The Neural Correlates of Emotional Memory in Postt...

Posttraumatic stress disorder (PTSD) is marked by intrusive, chronic, and distressing memories of highly emotional events. As the functional integrity of these regions may be compromised in PTSD, the current study examined the neural correlates of emotional memory in PTSD.

We used functional magnetic resonance imaging and an event-related subsequent memory recognition paradigm to study amygdala and hippocampus activation in 18 individuals with PTSD and 18 trauma-exposed non-PTSD control participants.

Memory enhancement for negative, relative to neutral, pictures was found across all subjects, without significant differences between groups. Relative to the trauma-exposed non-PTSD group, the PTSD group showed exaggerated amygdala activation during the encoding of negative versus neutral pictures. This effect was even more pronounced when the analysis included data from only pictures that were subsequently remembered 1 week later. In the PTSD group, degree of amygdala activation during the encoding of negative versus neutral pictures was positively correlated with hippocampal activation and current PTSD symptom severity. Exaggerated amygdala activation during the encoding of emotionally negative stimuli in PTSD is related to symptom severity and to hippocampal activation.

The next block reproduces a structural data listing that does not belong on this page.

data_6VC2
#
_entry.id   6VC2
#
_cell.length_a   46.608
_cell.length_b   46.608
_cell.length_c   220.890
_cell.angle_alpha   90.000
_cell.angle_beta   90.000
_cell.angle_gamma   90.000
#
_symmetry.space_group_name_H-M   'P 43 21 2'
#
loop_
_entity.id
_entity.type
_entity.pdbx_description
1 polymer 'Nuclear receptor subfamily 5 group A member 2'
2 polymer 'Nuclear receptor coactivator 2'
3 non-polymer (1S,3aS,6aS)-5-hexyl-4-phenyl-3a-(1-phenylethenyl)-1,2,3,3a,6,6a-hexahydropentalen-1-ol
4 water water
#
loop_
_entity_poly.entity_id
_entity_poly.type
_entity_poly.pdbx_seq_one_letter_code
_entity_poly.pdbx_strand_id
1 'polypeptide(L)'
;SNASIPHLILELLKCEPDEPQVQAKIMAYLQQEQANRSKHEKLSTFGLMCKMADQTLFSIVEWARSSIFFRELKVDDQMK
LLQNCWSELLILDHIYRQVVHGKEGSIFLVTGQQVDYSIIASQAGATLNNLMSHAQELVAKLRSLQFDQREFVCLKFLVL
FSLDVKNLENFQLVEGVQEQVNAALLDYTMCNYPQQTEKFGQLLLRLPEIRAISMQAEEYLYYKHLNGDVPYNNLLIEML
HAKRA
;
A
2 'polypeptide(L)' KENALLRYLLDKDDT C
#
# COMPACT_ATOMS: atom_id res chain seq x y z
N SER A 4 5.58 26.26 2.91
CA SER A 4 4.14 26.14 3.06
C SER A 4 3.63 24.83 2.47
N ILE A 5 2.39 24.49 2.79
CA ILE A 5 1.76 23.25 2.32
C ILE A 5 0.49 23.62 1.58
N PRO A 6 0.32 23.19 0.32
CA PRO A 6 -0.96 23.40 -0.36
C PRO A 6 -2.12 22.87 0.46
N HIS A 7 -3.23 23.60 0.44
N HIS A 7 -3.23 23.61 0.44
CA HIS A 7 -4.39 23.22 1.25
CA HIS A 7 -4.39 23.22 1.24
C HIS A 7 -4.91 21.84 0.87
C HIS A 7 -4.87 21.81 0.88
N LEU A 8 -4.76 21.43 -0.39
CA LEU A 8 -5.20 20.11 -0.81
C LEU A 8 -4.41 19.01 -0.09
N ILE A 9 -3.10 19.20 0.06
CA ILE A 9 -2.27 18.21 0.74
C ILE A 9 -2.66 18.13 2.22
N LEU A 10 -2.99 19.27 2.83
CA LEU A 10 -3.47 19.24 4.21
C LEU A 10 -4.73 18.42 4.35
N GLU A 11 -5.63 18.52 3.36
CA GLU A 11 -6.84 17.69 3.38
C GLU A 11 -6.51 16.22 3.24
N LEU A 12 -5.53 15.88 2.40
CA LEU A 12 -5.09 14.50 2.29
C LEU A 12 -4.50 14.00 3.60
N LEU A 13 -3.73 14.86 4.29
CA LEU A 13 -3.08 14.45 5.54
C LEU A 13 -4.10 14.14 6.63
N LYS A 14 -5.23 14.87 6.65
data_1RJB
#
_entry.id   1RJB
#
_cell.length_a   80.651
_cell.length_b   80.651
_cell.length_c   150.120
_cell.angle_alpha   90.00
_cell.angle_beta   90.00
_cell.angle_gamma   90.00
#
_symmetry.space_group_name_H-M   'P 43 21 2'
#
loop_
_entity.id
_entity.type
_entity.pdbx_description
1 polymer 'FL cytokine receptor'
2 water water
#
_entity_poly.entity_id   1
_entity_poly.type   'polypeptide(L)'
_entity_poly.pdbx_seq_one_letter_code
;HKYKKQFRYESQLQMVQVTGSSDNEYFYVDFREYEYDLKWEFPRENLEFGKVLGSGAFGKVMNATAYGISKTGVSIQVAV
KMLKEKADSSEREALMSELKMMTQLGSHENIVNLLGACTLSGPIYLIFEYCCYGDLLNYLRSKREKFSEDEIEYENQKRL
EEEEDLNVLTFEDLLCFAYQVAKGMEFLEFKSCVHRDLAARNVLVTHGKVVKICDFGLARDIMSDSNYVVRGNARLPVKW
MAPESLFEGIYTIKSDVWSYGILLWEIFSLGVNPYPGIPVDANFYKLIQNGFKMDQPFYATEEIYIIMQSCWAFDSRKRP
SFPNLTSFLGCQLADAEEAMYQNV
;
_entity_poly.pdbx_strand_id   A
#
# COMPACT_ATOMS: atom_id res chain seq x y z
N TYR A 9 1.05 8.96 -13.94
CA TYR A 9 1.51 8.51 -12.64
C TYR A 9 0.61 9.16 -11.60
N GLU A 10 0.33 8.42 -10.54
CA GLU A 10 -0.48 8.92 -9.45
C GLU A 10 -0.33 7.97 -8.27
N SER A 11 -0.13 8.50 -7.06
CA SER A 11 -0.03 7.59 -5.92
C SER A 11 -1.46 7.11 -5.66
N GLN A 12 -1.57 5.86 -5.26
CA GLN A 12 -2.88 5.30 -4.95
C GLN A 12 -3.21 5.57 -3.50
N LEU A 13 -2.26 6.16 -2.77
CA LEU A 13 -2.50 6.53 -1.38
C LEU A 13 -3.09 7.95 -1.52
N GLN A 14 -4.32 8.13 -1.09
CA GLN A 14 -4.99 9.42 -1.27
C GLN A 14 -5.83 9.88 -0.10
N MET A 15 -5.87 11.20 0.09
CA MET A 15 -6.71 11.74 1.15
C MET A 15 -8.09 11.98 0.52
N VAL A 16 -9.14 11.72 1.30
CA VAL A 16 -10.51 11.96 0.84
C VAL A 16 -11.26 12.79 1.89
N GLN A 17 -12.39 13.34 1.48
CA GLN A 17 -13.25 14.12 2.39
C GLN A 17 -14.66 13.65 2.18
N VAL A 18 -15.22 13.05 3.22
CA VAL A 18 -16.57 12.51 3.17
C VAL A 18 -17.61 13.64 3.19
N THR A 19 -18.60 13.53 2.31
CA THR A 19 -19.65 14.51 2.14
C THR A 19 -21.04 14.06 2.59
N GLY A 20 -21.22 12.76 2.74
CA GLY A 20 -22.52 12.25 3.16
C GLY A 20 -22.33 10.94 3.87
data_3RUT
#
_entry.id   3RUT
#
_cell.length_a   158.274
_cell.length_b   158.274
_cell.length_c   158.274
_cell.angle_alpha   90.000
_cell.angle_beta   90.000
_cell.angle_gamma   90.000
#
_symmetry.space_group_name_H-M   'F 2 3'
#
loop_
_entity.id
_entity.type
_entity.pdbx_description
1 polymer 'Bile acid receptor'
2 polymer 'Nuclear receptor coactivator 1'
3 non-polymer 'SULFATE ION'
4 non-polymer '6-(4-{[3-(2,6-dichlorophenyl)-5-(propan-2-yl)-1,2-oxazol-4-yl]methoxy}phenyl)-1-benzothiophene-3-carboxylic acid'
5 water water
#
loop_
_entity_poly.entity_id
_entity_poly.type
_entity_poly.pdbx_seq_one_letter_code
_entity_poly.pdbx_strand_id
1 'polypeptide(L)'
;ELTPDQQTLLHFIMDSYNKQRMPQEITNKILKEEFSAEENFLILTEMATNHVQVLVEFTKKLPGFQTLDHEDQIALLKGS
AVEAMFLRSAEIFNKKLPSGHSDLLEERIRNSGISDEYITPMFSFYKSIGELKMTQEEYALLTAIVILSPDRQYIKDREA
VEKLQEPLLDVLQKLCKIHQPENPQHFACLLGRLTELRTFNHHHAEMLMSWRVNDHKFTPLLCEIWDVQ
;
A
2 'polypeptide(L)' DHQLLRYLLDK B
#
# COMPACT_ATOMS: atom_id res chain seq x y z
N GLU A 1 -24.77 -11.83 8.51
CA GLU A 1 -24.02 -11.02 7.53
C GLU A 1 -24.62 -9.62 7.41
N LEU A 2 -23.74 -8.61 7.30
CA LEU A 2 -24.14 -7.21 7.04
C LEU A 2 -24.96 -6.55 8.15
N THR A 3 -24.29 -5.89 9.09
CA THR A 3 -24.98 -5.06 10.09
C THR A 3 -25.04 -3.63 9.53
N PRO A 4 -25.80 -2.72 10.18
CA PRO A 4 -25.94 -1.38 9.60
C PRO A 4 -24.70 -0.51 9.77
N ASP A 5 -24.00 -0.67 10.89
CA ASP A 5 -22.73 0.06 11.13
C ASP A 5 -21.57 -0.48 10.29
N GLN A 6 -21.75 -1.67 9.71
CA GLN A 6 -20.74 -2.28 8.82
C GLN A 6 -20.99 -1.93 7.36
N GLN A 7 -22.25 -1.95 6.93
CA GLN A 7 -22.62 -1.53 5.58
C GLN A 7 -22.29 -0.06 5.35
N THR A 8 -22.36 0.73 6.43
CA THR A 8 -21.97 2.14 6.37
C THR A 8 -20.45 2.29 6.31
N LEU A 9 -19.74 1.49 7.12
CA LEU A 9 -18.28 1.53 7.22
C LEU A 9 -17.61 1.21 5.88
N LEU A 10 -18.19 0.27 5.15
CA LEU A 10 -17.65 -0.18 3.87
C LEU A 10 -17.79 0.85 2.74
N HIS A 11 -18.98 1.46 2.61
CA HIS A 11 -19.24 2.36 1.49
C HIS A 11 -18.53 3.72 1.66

Authors: Kathryn Handwerger Brohawn, Reid Offringa, Danielle L. Pfaff, Katherine C. Hughes and Lisa M. Shin